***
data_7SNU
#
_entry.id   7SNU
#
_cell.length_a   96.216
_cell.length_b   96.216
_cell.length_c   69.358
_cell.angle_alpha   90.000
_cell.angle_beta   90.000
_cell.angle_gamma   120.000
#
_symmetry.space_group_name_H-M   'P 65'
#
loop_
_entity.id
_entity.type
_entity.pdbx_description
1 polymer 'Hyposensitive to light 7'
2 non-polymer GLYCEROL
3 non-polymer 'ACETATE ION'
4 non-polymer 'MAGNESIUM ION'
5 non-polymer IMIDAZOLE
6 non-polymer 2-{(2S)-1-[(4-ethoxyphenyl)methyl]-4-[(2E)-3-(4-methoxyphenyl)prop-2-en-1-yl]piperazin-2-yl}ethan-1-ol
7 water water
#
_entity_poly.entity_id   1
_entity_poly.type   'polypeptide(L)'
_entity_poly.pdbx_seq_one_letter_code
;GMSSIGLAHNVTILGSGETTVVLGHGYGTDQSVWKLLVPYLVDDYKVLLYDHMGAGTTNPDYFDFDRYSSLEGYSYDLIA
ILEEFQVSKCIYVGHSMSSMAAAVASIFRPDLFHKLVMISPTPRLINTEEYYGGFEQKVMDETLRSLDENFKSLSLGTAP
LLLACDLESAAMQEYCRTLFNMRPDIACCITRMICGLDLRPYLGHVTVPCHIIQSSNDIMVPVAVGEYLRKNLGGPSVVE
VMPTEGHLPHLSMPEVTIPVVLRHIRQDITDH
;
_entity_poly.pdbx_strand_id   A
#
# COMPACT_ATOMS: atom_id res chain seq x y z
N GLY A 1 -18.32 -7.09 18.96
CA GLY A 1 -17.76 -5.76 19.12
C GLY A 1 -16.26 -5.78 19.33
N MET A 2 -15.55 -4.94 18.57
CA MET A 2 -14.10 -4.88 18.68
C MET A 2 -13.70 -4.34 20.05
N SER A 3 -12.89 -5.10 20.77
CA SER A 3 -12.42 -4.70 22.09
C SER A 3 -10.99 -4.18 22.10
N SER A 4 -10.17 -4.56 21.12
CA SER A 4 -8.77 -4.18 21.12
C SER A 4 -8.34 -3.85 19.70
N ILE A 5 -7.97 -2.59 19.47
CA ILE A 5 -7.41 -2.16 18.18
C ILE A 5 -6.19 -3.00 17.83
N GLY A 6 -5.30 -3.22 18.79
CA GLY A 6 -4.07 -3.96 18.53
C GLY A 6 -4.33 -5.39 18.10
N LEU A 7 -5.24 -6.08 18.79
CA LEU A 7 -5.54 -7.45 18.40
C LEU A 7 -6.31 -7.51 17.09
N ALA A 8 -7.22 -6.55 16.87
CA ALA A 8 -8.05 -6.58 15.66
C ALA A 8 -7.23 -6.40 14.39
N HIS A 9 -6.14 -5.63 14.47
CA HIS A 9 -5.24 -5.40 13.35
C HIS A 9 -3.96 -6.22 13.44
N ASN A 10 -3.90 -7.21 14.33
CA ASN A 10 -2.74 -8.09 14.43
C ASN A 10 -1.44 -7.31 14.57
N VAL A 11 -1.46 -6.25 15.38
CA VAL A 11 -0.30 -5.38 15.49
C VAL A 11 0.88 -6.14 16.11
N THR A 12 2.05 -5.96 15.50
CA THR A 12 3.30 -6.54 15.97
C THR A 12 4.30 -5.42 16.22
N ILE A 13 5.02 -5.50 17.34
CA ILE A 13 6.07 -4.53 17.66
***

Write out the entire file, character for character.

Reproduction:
data_7SNU
#
_entry.id   7SNU
#
_cell.length_a   96.216
_cell.length_b   96.216
_cell.length_c   69.358
_cell.angle_alpha   90.000
_cell.angle_beta   90.000
_cell.angle_gamma   120.000
#
_symmetry.space_group_name_H-M   'P 65'
#
loop_
_entity.id
_entity.type
_entity.pdbx_description
1 polymer 'Hyposensitive to light 7'
2 non-polymer GLYCEROL
3 non-polymer 'ACETATE ION'
4 non-polymer 'MAGNESIUM ION'
5 non-polymer IMIDAZOLE
6 non-polymer 2-{(2S)-1-[(4-ethoxyphenyl)methyl]-4-[(2E)-3-(4-methoxyphenyl)prop-2-en-1-yl]piperazin-2-yl}ethan-1-ol
7 water water
#
_entity_poly.entity_id   1
_entity_poly.type   'polypeptide(L)'
_entity_poly.pdbx_seq_one_letter_code
;GMSSIGLAHNVTILGSGETTVVLGHGYGTDQSVWKLLVPYLVDDYKVLLYDHMGAGTTNPDYFDFDRYSSLEGYSYDLIA
ILEEFQVSKCIYVGHSMSSMAAAVASIFRPDLFHKLVMISPTPRLINTEEYYGGFEQKVMDETLRSLDENFKSLSLGTAP
LLLACDLESAAMQEYCRTLFNMRPDIACCITRMICGLDLRPYLGHVTVPCHIIQSSNDIMVPVAVGEYLRKNLGGPSVVE
VMPTEGHLPHLSMPEVTIPVVLRHIRQDITDH
;
_entity_poly.pdbx_strand_id   A
#
# COMPACT_ATOMS: atom_id res chain seq x y z
N GLY A 1 -18.32 -7.09 18.96
CA GLY A 1 -17.76 -5.76 19.12
C GLY A 1 -16.26 -5.78 19.33
N MET A 2 -15.55 -4.94 18.57
CA MET A 2 -14.10 -4.88 18.68
C MET A 2 -13.70 -4.34 20.05
N SER A 3 -12.89 -5.10 20.77
CA SER A 3 -12.42 -4.70 22.09
C SER A 3 -10.99 -4.18 22.10
N SER A 4 -10.17 -4.56 21.12
CA SER A 4 -8.77 -4.18 21.12
C SER A 4 -8.34 -3.85 19.70
N ILE A 5 -7.97 -2.59 19.47
CA ILE A 5 -7.41 -2.16 18.18
C ILE A 5 -6.19 -3.00 17.83
N GLY A 6 -5.30 -3.22 18.79
CA GLY A 6 -4.07 -3.96 18.53
C GLY A 6 -4.33 -5.39 18.10
N LEU A 7 -5.24 -6.08 18.79
CA LEU A 7 -5.54 -7.45 18.40
C LEU A 7 -6.31 -7.51 17.09
N ALA A 8 -7.22 -6.55 16.87
CA ALA A 8 -8.05 -6.58 15.66
C ALA A 8 -7.23 -6.40 14.39
N HIS A 9 -6.14 -5.63 14.47
CA HIS A 9 -5.24 -5.40 13.35
C HIS A 9 -3.96 -6.22 13.44
N ASN A 10 -3.90 -7.21 14.33
CA ASN A 10 -2.74 -8.09 14.43
C ASN A 10 -1.44 -7.31 14.57
N VAL A 11 -1.46 -6.25 15.38
CA VAL A 11 -0.30 -5.38 15.49
C VAL A 11 0.88 -6.14 16.11
N THR A 12 2.05 -5.96 15.50
CA THR A 12 3.30 -6.54 15.97
C THR A 12 4.30 -5.42 16.22
N ILE A 13 5.02 -5.50 17.34
CA ILE A 13 6.07 -4.53 17.66